Google argued in its motion to dismiss the claims that using publicly available information shared on the internet is not “stealing,” as claimed.
Big Tech player Google is seeking to dismiss a proposed class-action lawsuit that claims it’s violating the privacy and property rights of millions of internet users by scraping data to train its artificial intelligence models.
Google filed the motion on Oct. 17 in a California District Court, saying it’s necessary to use public data to train itsAI chatbots such as Bard. It argued the claims are based upon false premises that it is “stealing” the information that is publicly shared on the internet.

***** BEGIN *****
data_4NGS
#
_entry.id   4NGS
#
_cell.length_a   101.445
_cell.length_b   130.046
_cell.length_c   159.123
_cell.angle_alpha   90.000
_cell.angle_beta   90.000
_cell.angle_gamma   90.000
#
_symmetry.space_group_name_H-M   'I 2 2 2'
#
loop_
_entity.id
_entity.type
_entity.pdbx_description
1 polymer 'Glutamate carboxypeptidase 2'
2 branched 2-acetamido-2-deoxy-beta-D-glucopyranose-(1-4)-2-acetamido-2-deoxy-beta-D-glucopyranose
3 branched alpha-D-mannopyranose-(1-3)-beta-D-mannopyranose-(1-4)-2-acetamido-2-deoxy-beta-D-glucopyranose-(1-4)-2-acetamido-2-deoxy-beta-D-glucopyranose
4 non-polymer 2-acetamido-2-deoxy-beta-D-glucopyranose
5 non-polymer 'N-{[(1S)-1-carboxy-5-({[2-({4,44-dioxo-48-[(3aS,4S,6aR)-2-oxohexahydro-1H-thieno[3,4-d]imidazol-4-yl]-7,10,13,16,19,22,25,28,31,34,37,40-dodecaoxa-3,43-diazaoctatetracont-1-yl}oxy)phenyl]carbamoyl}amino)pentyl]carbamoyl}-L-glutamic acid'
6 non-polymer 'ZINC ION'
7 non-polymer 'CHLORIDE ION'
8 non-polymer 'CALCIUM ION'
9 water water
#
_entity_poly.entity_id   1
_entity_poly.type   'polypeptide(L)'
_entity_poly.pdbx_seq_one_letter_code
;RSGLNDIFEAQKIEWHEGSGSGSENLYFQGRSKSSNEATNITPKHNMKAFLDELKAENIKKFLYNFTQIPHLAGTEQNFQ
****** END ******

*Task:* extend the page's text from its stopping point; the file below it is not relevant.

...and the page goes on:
“Using publicly available information to learn is not stealing. Nor is it an invasion of privacy, conversion, negligence, unfair competition, or copyright infringement.”
Google said such a lawsuit would “take a sledgehammer not just to Google’s services but to the very idea of generative AI.”
The suit was opened against Google in July by eight individuals claiming to represent “millions of class members” such as internet users and copyright holders.
Google argued the complaint concerns “irrelevant conduct by third parties and doomsday predictions about AI.”
It said the complaint failed to address any core issues, particularly how the plaintiffs have been harmed by using their information.
This case is one of many that have been brought against tech giants that are developing and training AI systems. On Sept. 20, Meta refuted claims of copyright infringement during the training of its AI.